|Brampton, Cumbria, England|
Aerial photograph of Naworth Castle
Naworth Castle, also known as, or recorded in historical documents as "Naward", is a castle in Cumbria, England, near the town of Brampton. It is adjacent to the A69 about 2 miles (3.2 km) east of Brampton. It is on the opposite side of the River Irthing to, and just within sight of, Lanercost Priory. It was the seat of the Barons Dacre and is now that of their cognatic descendants, the Earls of Carlisle. It is a grade I listed building. 
Thomas Dacre (1467-1525), who commanded the reserve of the English army at the Battle of Flodden and was known as "the Builder Dacre", built the castle's gateway and placed over it his coat of arms with the Dacre family motto below: Fort en Loialte (Norman-French: "Strong in Loyalty"). There were further additions in 1602, for his successor Lord William Howard. It is likely that an 18th-century walled garden lies within the boundaries of the original moat.
Howard purchased back the Dacre family estate from King James and took up residence with his children and grandchildren at Naworth Castle. He restored the castle, improved the estate and established order in that part of the country. He had a large family of children, of whom Philip, his heir, was the grandfather of Charles Howard, 1st Earl of Carlisle, and his younger son Francis was the ancestor of the Howards of Corby.
William Morris, the artist and socialist, stayed at the castle in August 1874. In a letter to Aglaia Coronio he writes "...all is very pleasant. Ned & I pass our mornings in a most delightful room in one of the towers that has not been touched since William Howard of Queen Elizabeth's time lived there: the whole place is certainly the most poetical in England."
From 1939 to 1940 Naworth was occupied by Rossall School, which had been evacuated from its own buildings by various government departments. It is currently occupied by Philip Howard, brother and heir presumptive of the 13th Earl of Carlisle.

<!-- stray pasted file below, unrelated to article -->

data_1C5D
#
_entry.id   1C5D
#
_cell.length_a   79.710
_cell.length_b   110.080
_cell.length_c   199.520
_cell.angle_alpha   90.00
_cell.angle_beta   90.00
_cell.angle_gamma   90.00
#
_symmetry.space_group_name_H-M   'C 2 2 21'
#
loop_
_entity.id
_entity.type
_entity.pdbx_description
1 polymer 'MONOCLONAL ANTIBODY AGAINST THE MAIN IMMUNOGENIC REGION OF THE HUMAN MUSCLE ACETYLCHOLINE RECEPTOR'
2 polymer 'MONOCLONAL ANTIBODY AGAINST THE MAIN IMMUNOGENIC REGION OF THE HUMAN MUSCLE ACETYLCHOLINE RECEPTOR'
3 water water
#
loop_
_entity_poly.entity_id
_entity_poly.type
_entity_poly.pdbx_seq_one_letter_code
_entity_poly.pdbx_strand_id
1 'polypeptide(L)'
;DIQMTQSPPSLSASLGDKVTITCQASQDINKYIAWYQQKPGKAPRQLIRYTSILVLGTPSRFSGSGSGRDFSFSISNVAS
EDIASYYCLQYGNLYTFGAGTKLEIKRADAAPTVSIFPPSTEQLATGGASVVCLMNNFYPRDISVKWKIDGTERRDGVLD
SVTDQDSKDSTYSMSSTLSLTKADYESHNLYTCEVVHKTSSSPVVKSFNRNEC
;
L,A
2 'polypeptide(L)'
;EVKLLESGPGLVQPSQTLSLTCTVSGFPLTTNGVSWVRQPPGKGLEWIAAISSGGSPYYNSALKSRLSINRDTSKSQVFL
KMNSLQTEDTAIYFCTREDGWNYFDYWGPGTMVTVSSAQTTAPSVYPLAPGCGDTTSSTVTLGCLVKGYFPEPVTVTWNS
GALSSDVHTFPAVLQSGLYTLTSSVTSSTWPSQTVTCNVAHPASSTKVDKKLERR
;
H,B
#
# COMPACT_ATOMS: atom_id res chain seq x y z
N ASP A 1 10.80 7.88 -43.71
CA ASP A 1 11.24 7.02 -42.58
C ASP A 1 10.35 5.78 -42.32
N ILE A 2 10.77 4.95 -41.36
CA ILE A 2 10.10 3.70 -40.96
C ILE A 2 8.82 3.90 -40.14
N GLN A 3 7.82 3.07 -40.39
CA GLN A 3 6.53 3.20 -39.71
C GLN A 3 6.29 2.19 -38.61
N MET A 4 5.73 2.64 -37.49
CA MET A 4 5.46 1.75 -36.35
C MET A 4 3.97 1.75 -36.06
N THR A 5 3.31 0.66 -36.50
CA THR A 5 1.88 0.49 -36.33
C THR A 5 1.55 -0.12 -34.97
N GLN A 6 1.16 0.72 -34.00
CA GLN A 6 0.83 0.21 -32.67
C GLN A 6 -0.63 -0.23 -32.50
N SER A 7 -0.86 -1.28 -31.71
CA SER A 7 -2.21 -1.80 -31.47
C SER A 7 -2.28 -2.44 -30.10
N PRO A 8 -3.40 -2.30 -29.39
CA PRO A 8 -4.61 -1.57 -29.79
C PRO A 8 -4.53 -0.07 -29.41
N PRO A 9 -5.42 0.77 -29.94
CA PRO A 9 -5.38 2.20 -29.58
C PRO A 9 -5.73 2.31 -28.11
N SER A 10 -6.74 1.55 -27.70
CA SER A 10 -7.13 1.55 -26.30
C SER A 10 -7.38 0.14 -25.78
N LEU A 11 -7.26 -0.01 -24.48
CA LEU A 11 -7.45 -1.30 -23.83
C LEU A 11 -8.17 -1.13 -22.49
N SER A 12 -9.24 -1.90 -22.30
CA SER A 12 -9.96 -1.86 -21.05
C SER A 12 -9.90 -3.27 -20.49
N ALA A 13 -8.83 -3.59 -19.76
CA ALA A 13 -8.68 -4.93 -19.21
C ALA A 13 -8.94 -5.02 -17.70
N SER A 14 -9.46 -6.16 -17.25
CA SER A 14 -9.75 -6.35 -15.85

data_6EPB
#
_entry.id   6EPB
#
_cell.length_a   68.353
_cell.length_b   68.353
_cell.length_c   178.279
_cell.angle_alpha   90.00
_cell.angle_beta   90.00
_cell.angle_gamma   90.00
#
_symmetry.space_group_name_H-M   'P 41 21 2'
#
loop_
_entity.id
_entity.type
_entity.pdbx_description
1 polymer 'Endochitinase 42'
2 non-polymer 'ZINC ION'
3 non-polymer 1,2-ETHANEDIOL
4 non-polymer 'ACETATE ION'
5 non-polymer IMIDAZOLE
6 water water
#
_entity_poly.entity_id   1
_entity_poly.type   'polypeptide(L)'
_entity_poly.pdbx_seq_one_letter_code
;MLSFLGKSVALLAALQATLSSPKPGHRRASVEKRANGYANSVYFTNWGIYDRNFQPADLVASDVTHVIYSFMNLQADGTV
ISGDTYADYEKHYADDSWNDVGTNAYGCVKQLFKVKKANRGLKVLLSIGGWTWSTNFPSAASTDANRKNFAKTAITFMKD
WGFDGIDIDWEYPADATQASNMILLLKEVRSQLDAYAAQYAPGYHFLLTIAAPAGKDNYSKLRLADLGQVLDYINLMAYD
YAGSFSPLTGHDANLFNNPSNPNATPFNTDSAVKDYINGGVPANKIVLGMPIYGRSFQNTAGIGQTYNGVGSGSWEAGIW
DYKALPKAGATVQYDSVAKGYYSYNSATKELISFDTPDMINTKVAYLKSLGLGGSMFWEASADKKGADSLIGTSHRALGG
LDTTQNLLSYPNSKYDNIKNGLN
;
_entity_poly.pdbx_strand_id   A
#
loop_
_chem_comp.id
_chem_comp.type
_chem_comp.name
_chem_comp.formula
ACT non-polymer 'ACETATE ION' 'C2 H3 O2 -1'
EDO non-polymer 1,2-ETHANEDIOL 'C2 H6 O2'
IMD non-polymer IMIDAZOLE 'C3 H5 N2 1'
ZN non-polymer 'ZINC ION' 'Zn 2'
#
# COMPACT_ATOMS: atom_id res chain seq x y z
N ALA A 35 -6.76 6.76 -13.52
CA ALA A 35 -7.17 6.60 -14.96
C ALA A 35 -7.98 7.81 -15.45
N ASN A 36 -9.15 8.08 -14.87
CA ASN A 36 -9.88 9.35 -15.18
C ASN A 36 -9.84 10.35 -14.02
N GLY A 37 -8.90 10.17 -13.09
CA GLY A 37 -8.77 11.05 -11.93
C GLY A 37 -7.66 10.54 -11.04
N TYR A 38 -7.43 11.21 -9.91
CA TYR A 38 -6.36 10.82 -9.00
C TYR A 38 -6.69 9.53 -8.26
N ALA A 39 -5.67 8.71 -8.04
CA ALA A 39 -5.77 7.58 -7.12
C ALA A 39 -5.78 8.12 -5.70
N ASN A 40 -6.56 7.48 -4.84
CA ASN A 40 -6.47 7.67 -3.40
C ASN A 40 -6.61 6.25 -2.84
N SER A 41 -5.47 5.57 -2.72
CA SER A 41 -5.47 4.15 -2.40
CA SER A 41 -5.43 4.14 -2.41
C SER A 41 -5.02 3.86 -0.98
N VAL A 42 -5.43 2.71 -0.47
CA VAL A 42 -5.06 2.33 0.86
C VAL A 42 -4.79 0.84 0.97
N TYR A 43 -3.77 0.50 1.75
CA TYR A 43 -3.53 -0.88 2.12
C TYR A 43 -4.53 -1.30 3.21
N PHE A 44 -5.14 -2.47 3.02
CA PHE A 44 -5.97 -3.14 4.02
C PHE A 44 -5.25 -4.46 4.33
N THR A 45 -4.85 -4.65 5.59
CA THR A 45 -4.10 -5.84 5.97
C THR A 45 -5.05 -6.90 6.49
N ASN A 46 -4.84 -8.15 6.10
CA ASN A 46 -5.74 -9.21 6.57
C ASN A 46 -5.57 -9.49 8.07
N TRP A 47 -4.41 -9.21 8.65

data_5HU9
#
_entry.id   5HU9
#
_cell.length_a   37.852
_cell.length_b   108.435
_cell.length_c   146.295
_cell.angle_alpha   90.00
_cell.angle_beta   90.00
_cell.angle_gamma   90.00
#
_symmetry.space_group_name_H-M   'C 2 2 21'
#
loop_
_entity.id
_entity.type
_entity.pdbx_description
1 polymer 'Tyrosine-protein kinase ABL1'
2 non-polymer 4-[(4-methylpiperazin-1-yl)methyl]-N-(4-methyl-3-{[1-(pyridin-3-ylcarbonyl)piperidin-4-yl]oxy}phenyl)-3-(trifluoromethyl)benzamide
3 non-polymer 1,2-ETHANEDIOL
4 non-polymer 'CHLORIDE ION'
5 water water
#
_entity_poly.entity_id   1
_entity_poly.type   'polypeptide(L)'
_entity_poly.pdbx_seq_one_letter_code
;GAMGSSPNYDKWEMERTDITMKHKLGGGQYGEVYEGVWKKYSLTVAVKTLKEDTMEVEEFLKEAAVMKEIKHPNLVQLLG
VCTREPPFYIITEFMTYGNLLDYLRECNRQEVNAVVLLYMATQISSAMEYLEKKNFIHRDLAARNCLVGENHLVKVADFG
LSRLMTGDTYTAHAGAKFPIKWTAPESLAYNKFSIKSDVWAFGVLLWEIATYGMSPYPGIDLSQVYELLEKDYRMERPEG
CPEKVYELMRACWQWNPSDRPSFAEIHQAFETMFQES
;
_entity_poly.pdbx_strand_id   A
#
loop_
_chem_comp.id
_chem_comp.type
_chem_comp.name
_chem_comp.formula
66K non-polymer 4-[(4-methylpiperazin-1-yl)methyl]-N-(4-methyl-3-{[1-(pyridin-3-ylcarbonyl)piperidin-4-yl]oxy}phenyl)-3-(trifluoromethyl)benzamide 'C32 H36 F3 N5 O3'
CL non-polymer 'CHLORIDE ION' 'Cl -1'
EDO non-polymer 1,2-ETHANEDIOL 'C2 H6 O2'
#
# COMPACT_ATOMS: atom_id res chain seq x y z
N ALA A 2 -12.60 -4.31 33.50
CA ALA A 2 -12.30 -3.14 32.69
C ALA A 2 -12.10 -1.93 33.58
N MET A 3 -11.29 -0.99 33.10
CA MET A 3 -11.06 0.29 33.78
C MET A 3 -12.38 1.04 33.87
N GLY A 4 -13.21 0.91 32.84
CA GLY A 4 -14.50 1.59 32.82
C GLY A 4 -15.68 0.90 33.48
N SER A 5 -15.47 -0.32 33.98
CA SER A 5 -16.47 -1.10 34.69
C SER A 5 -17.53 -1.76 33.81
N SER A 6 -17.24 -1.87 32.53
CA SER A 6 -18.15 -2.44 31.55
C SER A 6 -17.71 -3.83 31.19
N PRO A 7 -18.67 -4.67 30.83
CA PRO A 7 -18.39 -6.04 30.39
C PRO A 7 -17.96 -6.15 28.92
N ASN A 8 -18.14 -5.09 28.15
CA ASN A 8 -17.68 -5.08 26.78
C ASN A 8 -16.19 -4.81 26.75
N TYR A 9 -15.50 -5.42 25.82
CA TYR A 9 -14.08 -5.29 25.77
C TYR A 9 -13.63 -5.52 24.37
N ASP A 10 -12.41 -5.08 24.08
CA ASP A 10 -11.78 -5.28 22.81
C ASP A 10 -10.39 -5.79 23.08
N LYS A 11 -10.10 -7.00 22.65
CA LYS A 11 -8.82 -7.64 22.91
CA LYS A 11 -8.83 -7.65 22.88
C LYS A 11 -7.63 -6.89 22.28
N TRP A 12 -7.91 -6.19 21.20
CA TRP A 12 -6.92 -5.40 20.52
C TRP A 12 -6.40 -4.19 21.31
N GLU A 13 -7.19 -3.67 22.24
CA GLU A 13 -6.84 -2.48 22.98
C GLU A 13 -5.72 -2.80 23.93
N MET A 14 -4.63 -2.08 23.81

On Saturday, 18 May 1844 the castle caught fire, possibly as a result of the ignition of some soot in the flue of the Porters Lodge. The structure's lack of internal walls allowed the fire to spread rapidly and it remained unchecked until it reached the northern wing. Although some property was saved, by the time two fire engines had arrived by train from Carlisle, most of the roof had collapsed and the fire had spread to nearly every room on the three sides of the quadrangle. Water had to be passed in buckets from a rivulet at the foot of a steep hill on the north side of the castle. "Belted Will’s Tower" was saved while the fire continued until around one o’clock on Sunday morning when it was brought under control. Subsequent restoration was undetaken by the architect Anthony Salvin.
- The Castle has a well-preserved priest hole.
- Francis Galton is said to have invented the concept of correlation at Naworth Castle.
- Sir Walter Scott described the castle as
"one of those extensive baronial seats which marked the splendour of our ancient nobles, before they exchanged the hospitable magnificence of a life spent among a numerous tenantry, for the uncertain honours of court attendance, and the equivocal rewards of ministerial favour."
- Grade I listed buildings in Cumbria
- Listed buildings in Brampton, Carlisle
- Castles in Great Britain and Ireland
- List of castles in England
- Historic England. "Naworth Castle (1087643)". National Heritage List for England. Retrieved 10 July 2015.
- "Naworth Castle". Bell's Weekly Messenger. 16 July 1855. Retrieved 17 November 2015 – via British Newspaper Archive. (subscription required (. ))
- P. Henderson, ed., The Letters of William Morris to His Family and Friends (London: Longmans, 1950)
- "Welcome to Naworth Castle". Naworth Castle. Retrieved 2 August 2015.
- An Historical & Descriptive Account of Naworth Castle, and Lanercost Priory: With a Life of Lord William Howard, and an Account of the Destruction of Naworth Castle by Fire, May 18th, 1844. I. Fletcher Whitridge. 1844. p. vii-x1.
- Life of Francis Galton by Karl Pearson Vol 2, p. 393
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